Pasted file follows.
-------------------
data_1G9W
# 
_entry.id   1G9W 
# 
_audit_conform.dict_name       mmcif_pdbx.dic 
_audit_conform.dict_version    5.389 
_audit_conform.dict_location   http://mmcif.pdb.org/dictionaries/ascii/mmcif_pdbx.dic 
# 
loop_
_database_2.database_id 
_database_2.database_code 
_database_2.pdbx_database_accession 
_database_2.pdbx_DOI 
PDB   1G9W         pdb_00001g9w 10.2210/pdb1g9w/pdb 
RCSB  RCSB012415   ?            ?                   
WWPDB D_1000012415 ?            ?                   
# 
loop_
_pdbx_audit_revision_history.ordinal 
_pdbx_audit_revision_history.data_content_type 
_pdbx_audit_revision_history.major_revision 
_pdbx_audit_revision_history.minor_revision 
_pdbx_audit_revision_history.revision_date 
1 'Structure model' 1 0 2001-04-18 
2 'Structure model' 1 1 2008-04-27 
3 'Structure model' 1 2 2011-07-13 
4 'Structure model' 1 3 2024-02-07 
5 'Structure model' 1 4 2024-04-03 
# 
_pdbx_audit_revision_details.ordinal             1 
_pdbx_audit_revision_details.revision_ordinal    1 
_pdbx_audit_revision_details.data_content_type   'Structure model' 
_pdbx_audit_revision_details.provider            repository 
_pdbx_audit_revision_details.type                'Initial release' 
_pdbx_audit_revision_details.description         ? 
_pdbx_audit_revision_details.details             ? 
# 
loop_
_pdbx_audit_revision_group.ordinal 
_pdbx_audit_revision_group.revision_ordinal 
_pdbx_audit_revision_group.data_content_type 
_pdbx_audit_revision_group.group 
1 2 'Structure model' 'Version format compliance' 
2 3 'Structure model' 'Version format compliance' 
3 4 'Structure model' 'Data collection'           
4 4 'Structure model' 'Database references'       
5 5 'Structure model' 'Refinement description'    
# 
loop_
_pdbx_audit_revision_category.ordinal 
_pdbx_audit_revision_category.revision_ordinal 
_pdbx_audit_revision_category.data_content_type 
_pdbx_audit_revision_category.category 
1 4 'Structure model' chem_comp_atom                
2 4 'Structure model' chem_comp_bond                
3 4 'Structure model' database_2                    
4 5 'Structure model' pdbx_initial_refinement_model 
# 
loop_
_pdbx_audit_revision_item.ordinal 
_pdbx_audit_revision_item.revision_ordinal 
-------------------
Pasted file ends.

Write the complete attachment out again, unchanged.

data_1G9W
# 
_entry.id   1G9W 
# 
_audit_conform.dict_name       mmcif_pdbx.dic 
_audit_conform.dict_version    5.389 
_audit_conform.dict_location   http://mmcif.pdb.org/dictionaries/ascii/mmcif_pdbx.dic 
# 
loop_
_database_2.database_id 
_database_2.database_code 
_database_2.pdbx_database_accession 
_database_2.pdbx_DOI 
PDB   1G9W         pdb_00001g9w 10.2210/pdb1g9w/pdb 
RCSB  RCSB012415   ?            ?                   
WWPDB D_1000012415 ?            ?                   
# 
loop_
_pdbx_audit_revision_history.ordinal 
_pdbx_audit_revision_history.data_content_type 
_pdbx_audit_revision_history.major_revision 
_pdbx_audit_revision_history.minor_revision 
_pdbx_audit_revision_history.revision_date 
1 'Structure model' 1 0 2001-04-18 
2 'Structure model' 1 1 2008-04-27 
3 'Structure model' 1 2 2011-07-13 
4 'Structure model' 1 3 2024-02-07 
5 'Structure model' 1 4 2024-04-03 
# 
_pdbx_audit_revision_details.ordinal             1 
_pdbx_audit_revision_details.revision_ordinal    1 
_pdbx_audit_revision_details.data_content_type   'Structure model' 
_pdbx_audit_revision_details.provider            repository 
_pdbx_audit_revision_details.type                'Initial release' 
_pdbx_audit_revision_details.description         ? 
_pdbx_audit_revision_details.details             ? 
# 
loop_
_pdbx_audit_revision_group.ordinal 
_pdbx_audit_revision_group.revision_ordinal 
_pdbx_audit_revision_group.data_content_type 
_pdbx_audit_revision_group.group 
1 2 'Structure model' 'Version format compliance' 
2 3 'Structure model' 'Version format compliance' 
3 4 'Structure model' 'Data collection'           
4 4 'Structure model' 'Database references'       
5 5 'Structure model' 'Refinement description'    
# 
loop_
_pdbx_audit_revision_category.ordinal 
_pdbx_audit_revision_category.revision_ordinal 
_pdbx_audit_revision_category.data_content_type 
_pdbx_audit_revision_category.category 
1 4 'Structure model' chem_comp_atom                
2 4 'Structure model' chem_comp_bond                
3 4 'Structure model' database_2                    
4 5 'Structure model' pdbx_initial_refinement_model 
# 
loop_
_pdbx_audit_revision_item.ordinal 
_pdbx_audit_revision_item.revision_ordinal 